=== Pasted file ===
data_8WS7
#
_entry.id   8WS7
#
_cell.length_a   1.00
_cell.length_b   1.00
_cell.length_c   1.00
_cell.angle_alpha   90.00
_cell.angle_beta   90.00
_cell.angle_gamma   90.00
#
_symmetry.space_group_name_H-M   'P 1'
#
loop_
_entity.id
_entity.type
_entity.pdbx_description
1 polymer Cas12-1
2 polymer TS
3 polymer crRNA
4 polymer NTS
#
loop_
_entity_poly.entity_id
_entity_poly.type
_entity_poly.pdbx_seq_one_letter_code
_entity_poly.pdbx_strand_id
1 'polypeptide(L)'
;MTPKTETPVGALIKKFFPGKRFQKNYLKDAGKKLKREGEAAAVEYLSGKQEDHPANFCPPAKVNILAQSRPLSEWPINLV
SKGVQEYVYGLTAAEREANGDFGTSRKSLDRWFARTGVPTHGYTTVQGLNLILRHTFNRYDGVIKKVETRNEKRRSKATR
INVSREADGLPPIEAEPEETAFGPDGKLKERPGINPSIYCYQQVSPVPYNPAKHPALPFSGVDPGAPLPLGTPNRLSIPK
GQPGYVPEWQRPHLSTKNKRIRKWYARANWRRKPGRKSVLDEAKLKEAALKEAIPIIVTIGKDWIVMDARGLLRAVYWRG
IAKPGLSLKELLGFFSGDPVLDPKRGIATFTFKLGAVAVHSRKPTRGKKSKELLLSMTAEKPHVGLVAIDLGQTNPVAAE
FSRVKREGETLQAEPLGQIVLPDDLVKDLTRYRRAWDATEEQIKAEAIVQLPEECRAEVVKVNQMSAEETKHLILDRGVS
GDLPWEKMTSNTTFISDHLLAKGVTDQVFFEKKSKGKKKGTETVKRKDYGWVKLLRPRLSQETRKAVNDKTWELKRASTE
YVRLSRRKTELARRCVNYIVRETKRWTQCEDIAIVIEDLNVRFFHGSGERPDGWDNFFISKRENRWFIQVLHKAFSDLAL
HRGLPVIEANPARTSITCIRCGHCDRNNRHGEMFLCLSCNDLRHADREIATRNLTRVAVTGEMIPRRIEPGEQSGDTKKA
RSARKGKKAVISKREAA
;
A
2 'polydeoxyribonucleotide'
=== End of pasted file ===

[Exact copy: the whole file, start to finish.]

data_8WS7
#
_entry.id   8WS7
#
_cell.length_a   1.00
_cell.length_b   1.00
_cell.length_c   1.00
_cell.angle_alpha   90.00
_cell.angle_beta   90.00
_cell.angle_gamma   90.00
#
_symmetry.space_group_name_H-M   'P 1'
#
loop_
_entity.id
_entity.type
_entity.pdbx_description
1 polymer Cas12-1
2 polymer TS
3 polymer crRNA
4 polymer NTS
#
loop_
_entity_poly.entity_id
_entity_poly.type
_entity_poly.pdbx_seq_one_letter_code
_entity_poly.pdbx_strand_id
1 'polypeptide(L)'
;MTPKTETPVGALIKKFFPGKRFQKNYLKDAGKKLKREGEAAAVEYLSGKQEDHPANFCPPAKVNILAQSRPLSEWPINLV
SKGVQEYVYGLTAAEREANGDFGTSRKSLDRWFARTGVPTHGYTTVQGLNLILRHTFNRYDGVIKKVETRNEKRRSKATR
INVSREADGLPPIEAEPEETAFGPDGKLKERPGINPSIYCYQQVSPVPYNPAKHPALPFSGVDPGAPLPLGTPNRLSIPK
GQPGYVPEWQRPHLSTKNKRIRKWYARANWRRKPGRKSVLDEAKLKEAALKEAIPIIVTIGKDWIVMDARGLLRAVYWRG
IAKPGLSLKELLGFFSGDPVLDPKRGIATFTFKLGAVAVHSRKPTRGKKSKELLLSMTAEKPHVGLVAIDLGQTNPVAAE
FSRVKREGETLQAEPLGQIVLPDDLVKDLTRYRRAWDATEEQIKAEAIVQLPEECRAEVVKVNQMSAEETKHLILDRGVS
GDLPWEKMTSNTTFISDHLLAKGVTDQVFFEKKSKGKKKGTETVKRKDYGWVKLLRPRLSQETRKAVNDKTWELKRASTE
YVRLSRRKTELARRCVNYIVRETKRWTQCEDIAIVIEDLNVRFFHGSGERPDGWDNFFISKRENRWFIQVLHKAFSDLAL
HRGLPVIEANPARTSITCIRCGHCDRNNRHGEMFLCLSCNDLRHADREIATRNLTRVAVTGEMIPRRIEPGEQSGDTKKA
RSARKGKKAVISKREAA
;
A
2 'polydeoxyribonucleotide'